Jessica and Elizabeth Wakefield are spending their summer as au pairs-for a royal family! When Jessica sees the beautiful European chateau where they'll be staying for the summer, she feels like she's living in a fantasy world-complete with a prince, a royal ball, and a guarded castle. Is there an evil stepmother too? Elizabeth adores her young charges at Chateau d'Amour Inconnu. The only problem is Pierre, a six-year-old who likes to hide from her. While trying to find Pierre one day, Elizabeth gets lost in a vast topiary maze on the castle grounds. What she discovers at the maze's end just might turn her wildest fantasies into reality!

Fashion Victim by Kate William, 197 pages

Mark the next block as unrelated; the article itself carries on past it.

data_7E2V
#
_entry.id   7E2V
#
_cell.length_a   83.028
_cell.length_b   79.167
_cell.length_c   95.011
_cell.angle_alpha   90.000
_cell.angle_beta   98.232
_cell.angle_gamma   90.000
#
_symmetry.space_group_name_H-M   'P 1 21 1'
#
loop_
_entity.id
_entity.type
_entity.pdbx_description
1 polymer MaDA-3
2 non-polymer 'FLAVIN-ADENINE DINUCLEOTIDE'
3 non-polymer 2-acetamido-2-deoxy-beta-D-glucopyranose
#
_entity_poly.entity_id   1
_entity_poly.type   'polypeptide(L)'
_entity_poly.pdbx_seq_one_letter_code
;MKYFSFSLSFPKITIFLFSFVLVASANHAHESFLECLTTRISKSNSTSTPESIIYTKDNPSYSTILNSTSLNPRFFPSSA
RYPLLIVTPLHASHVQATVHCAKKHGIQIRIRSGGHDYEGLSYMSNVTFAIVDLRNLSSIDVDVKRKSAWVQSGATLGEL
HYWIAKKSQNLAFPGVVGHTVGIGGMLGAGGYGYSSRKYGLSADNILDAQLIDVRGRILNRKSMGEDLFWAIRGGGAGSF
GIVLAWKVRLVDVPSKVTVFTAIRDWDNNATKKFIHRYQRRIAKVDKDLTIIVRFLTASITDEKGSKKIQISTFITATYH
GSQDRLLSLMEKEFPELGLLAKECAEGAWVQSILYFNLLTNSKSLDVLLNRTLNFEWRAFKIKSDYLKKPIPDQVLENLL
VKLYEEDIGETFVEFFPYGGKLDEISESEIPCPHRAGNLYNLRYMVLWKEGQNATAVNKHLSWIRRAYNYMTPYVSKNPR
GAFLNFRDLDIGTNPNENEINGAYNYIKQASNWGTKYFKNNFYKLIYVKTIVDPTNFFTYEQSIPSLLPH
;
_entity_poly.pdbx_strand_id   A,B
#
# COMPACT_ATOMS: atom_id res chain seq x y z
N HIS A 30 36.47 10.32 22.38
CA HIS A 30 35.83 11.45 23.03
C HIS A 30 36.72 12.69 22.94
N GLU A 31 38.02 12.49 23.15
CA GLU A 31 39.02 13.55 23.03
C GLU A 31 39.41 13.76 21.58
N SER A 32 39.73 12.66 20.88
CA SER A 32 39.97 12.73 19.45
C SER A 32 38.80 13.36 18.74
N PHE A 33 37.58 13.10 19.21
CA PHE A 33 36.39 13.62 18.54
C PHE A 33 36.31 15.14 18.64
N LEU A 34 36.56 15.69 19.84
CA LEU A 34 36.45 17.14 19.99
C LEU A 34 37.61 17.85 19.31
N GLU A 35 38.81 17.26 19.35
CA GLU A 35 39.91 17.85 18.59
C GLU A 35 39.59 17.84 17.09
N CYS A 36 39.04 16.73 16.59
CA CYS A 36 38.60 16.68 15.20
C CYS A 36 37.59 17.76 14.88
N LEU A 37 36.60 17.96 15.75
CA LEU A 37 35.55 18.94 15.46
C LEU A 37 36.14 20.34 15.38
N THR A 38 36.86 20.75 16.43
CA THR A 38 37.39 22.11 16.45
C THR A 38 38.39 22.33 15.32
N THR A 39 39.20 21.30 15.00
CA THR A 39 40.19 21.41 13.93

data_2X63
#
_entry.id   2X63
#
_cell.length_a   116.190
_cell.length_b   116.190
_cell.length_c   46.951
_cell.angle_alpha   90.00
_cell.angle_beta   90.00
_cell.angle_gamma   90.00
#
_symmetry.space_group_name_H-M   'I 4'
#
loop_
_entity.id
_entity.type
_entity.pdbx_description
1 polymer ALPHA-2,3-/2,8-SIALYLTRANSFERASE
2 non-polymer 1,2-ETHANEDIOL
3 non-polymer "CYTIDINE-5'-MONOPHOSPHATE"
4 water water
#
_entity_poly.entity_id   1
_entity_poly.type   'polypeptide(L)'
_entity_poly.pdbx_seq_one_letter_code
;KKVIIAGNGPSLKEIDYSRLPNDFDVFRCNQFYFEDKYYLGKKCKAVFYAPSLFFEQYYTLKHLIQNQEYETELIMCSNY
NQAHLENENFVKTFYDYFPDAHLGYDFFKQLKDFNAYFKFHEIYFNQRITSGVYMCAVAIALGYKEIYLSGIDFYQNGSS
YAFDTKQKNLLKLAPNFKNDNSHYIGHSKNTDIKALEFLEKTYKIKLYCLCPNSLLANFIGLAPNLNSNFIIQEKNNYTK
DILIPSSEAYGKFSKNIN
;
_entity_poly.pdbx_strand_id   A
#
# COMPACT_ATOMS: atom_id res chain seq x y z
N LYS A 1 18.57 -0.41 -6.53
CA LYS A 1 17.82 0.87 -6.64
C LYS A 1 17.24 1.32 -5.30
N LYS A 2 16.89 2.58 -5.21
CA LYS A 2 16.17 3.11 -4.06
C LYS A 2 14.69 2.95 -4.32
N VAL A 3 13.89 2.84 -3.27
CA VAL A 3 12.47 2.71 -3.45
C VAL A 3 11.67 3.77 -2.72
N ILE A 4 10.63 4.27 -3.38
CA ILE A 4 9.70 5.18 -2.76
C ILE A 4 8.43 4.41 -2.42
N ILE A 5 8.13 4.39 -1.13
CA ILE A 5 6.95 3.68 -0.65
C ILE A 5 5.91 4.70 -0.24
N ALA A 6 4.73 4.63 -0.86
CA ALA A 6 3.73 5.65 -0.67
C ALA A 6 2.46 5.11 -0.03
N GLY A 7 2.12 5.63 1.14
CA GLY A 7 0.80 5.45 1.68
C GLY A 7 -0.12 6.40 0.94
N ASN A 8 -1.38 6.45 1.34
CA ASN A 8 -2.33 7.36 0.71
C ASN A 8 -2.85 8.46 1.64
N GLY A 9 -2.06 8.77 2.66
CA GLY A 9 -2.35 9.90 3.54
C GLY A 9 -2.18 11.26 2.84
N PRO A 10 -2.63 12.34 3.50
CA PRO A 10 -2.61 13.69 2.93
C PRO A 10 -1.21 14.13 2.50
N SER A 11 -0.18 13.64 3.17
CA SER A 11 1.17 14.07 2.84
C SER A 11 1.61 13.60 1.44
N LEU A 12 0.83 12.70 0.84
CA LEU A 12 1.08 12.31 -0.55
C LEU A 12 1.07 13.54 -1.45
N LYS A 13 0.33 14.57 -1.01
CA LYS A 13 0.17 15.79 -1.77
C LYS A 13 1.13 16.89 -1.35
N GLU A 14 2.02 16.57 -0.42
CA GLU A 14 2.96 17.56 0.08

Fired! Elizabeth Wakefield has been booted from her magazine internship-for stealing an idea she thought up in the first place! With the help of her twin sister, Elizabeth sets out to prove she was framed. Her snooping leads her into terrible danger when the glittering world of fashion publishing takes a dark and nasty turn. Jessica Wakefield has a major dilemma. Dating fashion photographer Quentin Berg has been an exciting whrilwind of glamorous late-night parties. He knows all the right people. But Quentin isn't all he's cracked up to be-in fact, he's shallow, stuck-up creep. It's Cameron Smith-a clerk from the magazine's mail room-who's got real class. Do nice guys really finish last?